The vagaries of the youthful private Indian aviation sector are starting to manifest themselves in the courts, as the number of cases of litigation against the independents by foreign lessors starts to rise.
The most prominent case that has come to court is between East West Airlines and San Francisco-based PLM. The US lessor is claiming US$3.3 million in unpaid rental charges on three B737-200s the airline has on a five-year lease until 1997.
At presstime, the two parties were in mediation following a Supreme Court ruling overturning a lower court order for the aircraft to be impounded and returned to the lessor. Instead, it ordered East West to make an interim payment of US$700,000 by mid-April. The case comes against a backdrop of threats by the DGCA to limit East West's operations unless it flies the thinner category II routes.
Along with the widespread liquidity crunch, the current problems appear to stem from naivety. 'The problems East West are facing could be the beginning of a new trend. When most of the lease agreements were signed, private airlines were in the initial stages of the learning curve,' says Kapil Kaul, East West's vice-president.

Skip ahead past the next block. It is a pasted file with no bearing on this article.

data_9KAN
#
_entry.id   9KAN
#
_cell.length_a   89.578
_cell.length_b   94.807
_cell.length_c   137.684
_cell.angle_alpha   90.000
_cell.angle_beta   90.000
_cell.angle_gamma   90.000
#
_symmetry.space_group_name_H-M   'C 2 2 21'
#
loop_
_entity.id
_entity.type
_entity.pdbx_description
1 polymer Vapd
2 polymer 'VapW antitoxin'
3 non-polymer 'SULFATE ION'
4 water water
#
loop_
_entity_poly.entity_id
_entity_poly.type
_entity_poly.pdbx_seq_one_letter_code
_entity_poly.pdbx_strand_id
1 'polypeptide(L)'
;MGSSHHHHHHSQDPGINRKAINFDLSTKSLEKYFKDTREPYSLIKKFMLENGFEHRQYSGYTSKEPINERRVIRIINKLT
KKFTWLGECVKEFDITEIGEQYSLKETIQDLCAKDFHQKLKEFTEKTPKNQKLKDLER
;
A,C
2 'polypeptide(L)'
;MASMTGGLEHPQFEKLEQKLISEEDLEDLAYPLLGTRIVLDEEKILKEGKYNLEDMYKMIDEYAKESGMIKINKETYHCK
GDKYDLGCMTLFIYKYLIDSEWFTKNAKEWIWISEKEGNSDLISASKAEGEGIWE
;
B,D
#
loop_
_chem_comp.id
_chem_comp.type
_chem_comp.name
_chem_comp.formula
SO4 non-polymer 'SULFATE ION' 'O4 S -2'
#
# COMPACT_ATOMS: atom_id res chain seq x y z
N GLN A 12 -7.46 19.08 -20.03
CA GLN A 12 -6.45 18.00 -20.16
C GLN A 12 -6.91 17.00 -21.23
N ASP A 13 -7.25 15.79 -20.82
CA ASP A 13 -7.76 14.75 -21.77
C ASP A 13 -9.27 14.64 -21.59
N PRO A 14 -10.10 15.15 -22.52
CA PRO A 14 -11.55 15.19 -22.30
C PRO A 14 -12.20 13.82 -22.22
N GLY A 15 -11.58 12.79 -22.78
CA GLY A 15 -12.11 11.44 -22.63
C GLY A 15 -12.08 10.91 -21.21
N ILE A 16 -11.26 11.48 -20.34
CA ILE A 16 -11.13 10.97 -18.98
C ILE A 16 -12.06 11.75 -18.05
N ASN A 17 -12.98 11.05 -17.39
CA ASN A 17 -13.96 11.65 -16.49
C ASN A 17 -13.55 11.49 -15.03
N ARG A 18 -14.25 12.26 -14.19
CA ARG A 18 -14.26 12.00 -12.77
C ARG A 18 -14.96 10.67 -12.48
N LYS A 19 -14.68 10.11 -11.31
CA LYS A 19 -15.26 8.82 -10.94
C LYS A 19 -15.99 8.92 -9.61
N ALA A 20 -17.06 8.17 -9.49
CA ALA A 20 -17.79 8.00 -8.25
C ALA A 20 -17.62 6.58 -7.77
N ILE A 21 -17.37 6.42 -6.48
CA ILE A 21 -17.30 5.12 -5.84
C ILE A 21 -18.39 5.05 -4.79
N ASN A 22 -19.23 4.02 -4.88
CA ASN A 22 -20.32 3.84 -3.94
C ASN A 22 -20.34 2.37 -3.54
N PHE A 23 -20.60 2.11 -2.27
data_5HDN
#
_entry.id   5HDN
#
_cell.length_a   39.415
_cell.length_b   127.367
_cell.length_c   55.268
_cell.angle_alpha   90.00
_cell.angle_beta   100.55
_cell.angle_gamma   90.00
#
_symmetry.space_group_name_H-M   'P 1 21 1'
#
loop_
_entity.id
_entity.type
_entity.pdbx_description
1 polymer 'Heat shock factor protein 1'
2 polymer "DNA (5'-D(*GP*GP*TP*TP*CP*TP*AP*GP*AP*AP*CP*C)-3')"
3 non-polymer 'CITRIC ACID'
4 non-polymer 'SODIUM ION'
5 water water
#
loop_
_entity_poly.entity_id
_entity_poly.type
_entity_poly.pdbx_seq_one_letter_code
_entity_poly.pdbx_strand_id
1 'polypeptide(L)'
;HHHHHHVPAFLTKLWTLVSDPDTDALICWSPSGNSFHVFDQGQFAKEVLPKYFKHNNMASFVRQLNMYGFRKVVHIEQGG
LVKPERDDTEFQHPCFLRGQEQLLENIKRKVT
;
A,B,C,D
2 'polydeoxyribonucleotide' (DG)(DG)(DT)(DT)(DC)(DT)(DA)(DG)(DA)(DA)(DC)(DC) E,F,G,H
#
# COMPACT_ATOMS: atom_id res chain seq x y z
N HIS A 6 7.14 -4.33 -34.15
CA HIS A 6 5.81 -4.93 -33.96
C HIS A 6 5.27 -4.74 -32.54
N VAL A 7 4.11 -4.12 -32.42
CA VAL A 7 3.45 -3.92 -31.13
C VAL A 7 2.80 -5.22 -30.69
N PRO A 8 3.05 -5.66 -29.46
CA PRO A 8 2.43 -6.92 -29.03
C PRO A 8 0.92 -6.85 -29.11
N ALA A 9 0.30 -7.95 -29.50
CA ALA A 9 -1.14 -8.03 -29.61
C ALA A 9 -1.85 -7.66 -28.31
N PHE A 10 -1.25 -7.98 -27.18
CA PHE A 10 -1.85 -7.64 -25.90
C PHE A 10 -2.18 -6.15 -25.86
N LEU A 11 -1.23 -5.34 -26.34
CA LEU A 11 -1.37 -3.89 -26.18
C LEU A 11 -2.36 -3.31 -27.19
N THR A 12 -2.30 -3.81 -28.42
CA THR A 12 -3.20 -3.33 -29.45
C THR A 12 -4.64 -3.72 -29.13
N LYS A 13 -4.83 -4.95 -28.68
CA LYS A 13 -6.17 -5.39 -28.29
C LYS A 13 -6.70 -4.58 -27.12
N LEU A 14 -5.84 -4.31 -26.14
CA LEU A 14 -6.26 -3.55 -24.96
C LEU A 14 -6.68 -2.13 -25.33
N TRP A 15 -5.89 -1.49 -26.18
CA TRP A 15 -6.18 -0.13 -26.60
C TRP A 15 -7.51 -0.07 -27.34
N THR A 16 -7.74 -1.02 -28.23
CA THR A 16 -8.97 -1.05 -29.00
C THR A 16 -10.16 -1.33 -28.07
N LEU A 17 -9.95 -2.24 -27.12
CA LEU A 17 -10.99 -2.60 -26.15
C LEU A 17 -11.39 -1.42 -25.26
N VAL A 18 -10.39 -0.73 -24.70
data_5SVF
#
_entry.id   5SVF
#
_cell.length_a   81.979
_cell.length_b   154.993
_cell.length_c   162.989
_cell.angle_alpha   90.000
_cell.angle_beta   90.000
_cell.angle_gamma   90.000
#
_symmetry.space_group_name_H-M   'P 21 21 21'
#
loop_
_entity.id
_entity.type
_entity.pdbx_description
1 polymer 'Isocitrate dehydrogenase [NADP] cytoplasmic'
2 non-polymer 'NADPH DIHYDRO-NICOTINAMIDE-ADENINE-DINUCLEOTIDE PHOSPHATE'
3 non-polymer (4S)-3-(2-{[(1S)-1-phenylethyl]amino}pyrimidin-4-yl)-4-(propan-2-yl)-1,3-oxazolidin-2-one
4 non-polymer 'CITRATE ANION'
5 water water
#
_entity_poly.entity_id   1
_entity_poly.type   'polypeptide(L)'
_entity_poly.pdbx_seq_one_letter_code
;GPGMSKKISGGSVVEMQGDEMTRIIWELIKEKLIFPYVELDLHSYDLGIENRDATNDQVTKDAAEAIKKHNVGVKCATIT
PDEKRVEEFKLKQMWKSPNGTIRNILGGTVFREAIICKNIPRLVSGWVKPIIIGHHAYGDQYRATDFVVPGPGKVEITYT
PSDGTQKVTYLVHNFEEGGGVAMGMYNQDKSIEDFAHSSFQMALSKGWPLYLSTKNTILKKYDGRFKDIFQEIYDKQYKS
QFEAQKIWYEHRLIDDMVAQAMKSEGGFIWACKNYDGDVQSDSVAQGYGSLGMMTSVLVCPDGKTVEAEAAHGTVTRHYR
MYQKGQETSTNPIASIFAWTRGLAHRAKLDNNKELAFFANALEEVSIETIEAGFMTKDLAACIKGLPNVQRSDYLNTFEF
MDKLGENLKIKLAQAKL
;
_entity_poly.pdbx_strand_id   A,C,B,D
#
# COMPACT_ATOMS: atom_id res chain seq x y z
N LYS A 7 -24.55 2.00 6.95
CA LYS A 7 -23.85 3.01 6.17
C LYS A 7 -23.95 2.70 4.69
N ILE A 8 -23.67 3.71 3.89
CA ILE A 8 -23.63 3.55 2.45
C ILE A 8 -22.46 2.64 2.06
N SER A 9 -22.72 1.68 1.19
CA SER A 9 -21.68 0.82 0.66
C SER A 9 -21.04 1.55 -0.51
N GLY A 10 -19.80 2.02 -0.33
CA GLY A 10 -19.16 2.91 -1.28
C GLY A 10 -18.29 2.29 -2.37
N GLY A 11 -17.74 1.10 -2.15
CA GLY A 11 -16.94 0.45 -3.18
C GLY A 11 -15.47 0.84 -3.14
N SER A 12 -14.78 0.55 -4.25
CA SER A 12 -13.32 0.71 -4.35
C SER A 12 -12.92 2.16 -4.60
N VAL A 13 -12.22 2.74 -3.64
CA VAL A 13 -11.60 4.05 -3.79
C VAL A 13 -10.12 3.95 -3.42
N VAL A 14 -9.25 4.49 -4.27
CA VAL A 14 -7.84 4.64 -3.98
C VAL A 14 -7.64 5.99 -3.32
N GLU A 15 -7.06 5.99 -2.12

Indeed, feeder carrier KCV Airways is being sued by Dornier for non-payment of lease charges on its Do228. ModiLuft - already caught up in a drawn-out dispute with US consultants Genesis Aviation - is now being threatened with a winding up order by Dublin-based Parc Aviation for failure to pay the salaries of flight crews, hired by the carrier for two months but never used because the DGCA refused clearance.